One of the worst arguments frequently offered by supporters of minimum-wage legislation is that such legislation actually increases the efficiency of firms’ operations by improving employee morale and reducing employee turnover. Employers allegedly gain through minimum-wage legislation! This argument is especially weak because it is never explained why profit-hungry firms operating in highly competitive output markets such as fast-food retailing and lawn-care service must be directed by politicians on how to increase their firms’ profitability.
In fact, minimum-wage legislation is likely to reduce employee morale. The reason is that minimum-wage legislation makes minimum-wage jobs less pleasant than they would be in the absence of such legislation. Employers adjust to the requirement of paying a higher minimum wage not only by firing some workers and by not hiring workers that they would otherwise have hired; they adjust also by changing for the worse the non-wage terms of employment for those workers who do remain employed at the higher minimum wage. Fewer coffee breaks; less tolerance for personal phone calls and texting while on the job; stricter dress codes; dirtier or more hazardous workplaces; demands that workers produce more output per hour – the list is long. The reduced attractiveness of the non-wage aspects of minimum-wage jobs almost certainly lowers the morale of those employees who remain employed at the minimum wage.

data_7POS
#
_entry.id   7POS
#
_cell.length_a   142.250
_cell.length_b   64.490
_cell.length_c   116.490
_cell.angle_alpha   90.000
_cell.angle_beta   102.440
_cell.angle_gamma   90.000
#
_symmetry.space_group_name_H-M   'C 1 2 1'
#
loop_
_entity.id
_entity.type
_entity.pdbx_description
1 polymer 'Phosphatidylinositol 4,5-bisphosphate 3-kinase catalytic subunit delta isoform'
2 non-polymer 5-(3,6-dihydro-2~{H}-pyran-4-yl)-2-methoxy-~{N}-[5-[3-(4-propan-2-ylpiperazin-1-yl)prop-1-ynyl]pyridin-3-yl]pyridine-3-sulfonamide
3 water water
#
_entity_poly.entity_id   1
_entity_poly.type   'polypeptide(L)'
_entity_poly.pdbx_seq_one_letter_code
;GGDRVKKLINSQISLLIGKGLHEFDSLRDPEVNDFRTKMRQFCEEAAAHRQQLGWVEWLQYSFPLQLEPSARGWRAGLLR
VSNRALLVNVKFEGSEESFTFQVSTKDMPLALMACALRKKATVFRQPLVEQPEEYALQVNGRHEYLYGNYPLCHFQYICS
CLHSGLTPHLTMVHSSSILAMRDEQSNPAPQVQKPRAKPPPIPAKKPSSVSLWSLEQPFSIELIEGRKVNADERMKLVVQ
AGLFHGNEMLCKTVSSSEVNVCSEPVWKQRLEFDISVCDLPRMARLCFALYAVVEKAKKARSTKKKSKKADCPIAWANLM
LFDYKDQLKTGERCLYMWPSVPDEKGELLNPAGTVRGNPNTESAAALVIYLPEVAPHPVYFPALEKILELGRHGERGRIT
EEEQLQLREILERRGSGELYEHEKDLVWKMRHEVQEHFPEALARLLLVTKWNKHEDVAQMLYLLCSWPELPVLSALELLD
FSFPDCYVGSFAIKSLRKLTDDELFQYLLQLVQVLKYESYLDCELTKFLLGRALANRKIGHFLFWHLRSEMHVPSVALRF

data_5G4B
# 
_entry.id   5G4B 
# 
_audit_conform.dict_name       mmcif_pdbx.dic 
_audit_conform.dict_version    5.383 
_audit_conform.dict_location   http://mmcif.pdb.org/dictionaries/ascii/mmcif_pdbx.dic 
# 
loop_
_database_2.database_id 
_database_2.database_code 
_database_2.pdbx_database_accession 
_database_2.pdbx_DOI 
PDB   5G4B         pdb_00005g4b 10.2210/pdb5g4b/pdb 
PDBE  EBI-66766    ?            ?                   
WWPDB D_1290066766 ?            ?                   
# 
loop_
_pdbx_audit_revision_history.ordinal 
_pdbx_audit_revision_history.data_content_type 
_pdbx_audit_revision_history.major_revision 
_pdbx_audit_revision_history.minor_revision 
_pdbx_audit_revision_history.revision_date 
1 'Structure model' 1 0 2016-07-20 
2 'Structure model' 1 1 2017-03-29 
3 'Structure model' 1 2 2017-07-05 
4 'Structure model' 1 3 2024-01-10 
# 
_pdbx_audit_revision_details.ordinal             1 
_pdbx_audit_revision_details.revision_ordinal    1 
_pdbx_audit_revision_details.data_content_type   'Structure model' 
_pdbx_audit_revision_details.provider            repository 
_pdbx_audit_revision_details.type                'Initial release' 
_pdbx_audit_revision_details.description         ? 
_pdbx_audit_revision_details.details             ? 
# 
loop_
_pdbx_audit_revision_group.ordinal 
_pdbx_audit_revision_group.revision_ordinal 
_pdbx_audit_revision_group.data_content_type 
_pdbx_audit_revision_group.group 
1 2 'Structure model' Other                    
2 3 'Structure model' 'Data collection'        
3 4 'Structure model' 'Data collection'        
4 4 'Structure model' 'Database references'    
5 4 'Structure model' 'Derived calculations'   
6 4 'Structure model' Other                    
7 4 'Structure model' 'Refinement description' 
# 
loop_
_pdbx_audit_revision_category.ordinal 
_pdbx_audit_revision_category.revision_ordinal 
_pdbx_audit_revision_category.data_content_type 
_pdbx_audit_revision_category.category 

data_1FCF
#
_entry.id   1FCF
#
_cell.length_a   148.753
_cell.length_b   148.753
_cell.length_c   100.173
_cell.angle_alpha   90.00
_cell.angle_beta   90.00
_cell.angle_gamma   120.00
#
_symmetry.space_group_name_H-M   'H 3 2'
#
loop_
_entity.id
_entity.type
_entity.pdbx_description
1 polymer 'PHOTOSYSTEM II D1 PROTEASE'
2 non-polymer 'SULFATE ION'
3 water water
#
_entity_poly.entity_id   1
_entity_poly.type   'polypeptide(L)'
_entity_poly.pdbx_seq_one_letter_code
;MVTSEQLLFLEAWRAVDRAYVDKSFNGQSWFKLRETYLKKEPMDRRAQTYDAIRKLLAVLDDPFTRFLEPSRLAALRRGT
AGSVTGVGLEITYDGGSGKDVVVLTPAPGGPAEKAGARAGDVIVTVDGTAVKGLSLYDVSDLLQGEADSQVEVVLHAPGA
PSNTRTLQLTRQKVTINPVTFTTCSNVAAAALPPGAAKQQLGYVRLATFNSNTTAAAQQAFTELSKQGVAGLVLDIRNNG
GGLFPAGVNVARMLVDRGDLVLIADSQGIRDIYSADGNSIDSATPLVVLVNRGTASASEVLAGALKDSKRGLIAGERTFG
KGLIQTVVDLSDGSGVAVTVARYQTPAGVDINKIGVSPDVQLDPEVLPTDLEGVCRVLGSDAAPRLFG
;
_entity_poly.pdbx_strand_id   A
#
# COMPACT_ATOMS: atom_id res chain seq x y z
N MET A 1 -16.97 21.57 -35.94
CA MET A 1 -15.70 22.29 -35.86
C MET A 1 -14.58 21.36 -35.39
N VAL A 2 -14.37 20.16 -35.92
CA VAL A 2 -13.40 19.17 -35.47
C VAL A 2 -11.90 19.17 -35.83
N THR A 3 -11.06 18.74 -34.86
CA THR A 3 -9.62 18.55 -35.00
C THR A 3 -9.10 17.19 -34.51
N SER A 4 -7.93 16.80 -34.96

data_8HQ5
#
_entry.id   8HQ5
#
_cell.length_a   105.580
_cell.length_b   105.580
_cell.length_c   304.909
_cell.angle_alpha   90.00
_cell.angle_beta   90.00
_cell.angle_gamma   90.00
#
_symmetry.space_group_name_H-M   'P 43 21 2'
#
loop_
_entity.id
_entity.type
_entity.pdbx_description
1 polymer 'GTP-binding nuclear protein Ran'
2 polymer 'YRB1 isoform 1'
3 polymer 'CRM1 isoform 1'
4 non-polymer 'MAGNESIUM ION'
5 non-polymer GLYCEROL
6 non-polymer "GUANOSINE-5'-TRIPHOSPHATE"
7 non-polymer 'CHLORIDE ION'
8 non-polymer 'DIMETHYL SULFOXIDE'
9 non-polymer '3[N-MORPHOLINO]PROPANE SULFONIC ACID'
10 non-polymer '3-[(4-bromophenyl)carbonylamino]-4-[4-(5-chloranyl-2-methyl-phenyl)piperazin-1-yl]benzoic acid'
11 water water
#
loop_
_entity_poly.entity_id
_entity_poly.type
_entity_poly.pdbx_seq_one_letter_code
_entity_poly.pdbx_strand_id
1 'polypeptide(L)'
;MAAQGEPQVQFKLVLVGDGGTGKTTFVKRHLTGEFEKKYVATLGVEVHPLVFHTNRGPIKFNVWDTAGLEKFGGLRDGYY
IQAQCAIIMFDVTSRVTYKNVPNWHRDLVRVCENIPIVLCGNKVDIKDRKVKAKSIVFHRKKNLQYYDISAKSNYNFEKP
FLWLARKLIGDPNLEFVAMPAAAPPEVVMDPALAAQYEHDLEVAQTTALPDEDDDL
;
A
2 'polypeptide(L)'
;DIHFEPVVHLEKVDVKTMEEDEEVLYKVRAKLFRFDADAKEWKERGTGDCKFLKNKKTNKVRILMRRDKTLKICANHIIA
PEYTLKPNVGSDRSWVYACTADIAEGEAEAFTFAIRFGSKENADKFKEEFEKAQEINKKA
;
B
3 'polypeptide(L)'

It’s true that minimum-wage legislation might nevertheless reduce employee turnover, but that effect is likely the result of the diminished employment options open to workers who keep their jobs at the minimum wage. Because minimum-wage legislation results in fewer jobs than otherwise open to low-skilled workers, those workers who are lucky enough to get jobs at the minimum wage are less likely than they would be without minimum-wage legislation to switch jobs.